It's an ill wind that blows no good British American saying spoken language
Sometimes this idiom is also known as the phrase "it's an ill wind".
The long lasting wide spread heavy rain has caused flooding, but it helps to nourish soil naturally. It's an ill wind that blows nobody any good.
It seems to be true that it's an ill wind that blows nobody any good.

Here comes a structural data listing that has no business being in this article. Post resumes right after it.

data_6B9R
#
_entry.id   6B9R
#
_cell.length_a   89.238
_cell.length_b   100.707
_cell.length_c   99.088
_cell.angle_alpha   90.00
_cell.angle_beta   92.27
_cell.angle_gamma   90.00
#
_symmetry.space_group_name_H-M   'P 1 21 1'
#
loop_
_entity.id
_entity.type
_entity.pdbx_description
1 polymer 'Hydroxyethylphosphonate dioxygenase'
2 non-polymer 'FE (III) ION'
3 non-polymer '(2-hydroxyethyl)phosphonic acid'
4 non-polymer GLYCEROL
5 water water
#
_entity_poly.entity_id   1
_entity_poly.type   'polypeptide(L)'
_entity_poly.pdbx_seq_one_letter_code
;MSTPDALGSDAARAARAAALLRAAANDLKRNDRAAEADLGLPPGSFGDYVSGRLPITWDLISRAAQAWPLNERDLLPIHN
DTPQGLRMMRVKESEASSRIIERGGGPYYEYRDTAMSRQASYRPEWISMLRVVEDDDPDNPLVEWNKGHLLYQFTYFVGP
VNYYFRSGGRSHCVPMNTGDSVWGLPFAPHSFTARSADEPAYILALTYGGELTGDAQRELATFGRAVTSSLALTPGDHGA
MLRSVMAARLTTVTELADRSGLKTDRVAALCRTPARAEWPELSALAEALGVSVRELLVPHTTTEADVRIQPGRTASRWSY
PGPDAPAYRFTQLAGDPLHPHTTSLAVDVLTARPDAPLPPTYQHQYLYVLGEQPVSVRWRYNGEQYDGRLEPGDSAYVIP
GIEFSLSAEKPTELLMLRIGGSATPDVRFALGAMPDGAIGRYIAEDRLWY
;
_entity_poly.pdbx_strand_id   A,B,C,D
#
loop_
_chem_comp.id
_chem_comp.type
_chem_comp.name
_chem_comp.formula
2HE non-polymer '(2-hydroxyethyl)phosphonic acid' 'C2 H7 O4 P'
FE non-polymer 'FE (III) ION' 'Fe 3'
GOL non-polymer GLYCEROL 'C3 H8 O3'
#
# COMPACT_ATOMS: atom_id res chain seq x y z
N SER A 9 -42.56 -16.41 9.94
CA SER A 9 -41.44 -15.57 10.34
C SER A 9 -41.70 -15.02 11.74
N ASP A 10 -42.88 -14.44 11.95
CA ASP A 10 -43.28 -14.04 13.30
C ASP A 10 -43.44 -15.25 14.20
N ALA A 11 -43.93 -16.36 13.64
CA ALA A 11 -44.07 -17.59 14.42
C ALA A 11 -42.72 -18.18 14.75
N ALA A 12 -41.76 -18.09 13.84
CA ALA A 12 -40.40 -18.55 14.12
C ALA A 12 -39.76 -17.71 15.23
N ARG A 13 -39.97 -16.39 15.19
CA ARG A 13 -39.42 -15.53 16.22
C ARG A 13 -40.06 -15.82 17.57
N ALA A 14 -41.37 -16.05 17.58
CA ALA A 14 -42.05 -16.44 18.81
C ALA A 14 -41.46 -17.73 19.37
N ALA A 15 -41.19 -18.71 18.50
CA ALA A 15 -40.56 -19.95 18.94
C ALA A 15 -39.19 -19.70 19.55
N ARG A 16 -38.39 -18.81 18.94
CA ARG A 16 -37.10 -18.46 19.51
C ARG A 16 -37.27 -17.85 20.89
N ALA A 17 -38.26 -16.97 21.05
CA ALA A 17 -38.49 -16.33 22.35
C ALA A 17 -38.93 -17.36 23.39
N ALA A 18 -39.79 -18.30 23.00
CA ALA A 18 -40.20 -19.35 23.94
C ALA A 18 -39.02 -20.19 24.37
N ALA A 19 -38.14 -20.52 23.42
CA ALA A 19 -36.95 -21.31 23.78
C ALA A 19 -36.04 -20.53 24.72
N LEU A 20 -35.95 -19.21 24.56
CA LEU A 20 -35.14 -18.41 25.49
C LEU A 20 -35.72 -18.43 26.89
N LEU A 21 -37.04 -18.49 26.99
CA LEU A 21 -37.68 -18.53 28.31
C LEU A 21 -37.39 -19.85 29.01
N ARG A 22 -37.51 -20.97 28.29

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This expression appeared in John Heywood's 1546 proverb collection and remains so well known that it is often shortened (an ill wind). Heywood's meaning was that "a wind that was unlucky for one person would bring good fortune to another". It also gave rise to a much-quoted pun about the difficulty of playing the oboe, describing the instrument as an ill wind that nobody blows good.